Nine Holocaust survivors have come together for the second year to send the world a powerful reminder to speak up against hatred.
Ahead of International Holocaust Remembrance Day, which falls each year on Jan. 27, the nine women joined forces in a video calling on people to remember the horror of the Holocaust and to pledge to make sure such atrocities never happen again.
“Today, we plead with you again speak up and put down signs of racism, acts of hatred,” the women said in the video posted by the World Jewish Congress on Tuesday. “Show your commitment to honor the past and protect our future.”
International Holocaust Remembrance Day falls on the anniversary of the liberation of the concentration camp Auschwitz-Birkenau. The annual day of commemoration, established by the United Nations, honors the the 6 million Jewish people who perished during World War II.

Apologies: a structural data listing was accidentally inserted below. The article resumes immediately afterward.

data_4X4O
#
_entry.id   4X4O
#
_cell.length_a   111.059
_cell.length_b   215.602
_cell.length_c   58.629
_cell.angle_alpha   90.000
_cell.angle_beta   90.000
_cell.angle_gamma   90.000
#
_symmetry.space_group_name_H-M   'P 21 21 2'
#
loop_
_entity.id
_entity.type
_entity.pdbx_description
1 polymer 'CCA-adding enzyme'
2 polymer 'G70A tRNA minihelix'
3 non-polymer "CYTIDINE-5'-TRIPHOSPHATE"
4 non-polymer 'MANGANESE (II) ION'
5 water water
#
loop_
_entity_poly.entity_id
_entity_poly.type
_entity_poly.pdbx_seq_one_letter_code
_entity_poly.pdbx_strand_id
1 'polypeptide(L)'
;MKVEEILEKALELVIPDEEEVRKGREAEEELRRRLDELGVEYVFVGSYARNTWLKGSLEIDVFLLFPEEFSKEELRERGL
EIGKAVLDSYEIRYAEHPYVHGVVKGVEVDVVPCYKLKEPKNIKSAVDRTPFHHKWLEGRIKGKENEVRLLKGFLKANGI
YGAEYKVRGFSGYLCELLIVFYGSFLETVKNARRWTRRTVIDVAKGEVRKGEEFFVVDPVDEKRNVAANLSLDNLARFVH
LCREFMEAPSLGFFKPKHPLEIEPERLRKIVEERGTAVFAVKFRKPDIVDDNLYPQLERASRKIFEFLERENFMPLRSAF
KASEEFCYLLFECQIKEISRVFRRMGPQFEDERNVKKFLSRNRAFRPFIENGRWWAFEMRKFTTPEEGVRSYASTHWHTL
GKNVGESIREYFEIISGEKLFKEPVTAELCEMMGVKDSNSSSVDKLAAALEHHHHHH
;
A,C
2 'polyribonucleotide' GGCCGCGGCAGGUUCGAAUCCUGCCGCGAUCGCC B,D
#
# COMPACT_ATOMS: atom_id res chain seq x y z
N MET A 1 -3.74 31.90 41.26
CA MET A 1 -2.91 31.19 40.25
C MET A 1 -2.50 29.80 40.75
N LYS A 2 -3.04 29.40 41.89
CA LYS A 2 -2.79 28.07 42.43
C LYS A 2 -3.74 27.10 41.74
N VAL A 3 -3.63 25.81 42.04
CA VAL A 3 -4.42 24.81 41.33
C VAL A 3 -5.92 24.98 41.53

The Holocaust survivors’ video is part of a larger social media campaign by the World Jewish Congress, an international coalition of Jewish communities and organizations. This is the second year the WJC has led the initiative, which asks supporters to post photos of themselves holding a #WeRemember sign to social media.
Contributions for 2018 were pouring in on Wednesday. The WJC aims to reach 500 million people through this year’s campaign.
“Around the world today, anti-Semitism, Holocaust denial, and hatred of others continue to rear their ugly heads. We must remember because there are fewer and fewer survivors among us, and within just a few decades, all will have passed. We must remember because ‘never again’ seems to happen again and again,” WJC President, Ronald S. Lauder said in a statement. “It is now the responsibility of the younger generation to teach their friends about the horrors of hatred, and to spread the message that never again must mean never again.”
Last year, the call for contributions elicited responses from Jewish leaders and politicians, including Israel’s Prime Minister Benjamin Netanyahu and President Reuven Rivlin, and U.S. Sen. Chuck Schumer (D-N.Y.). People from other faiths also participated, including Muslim leaders from Germany and France.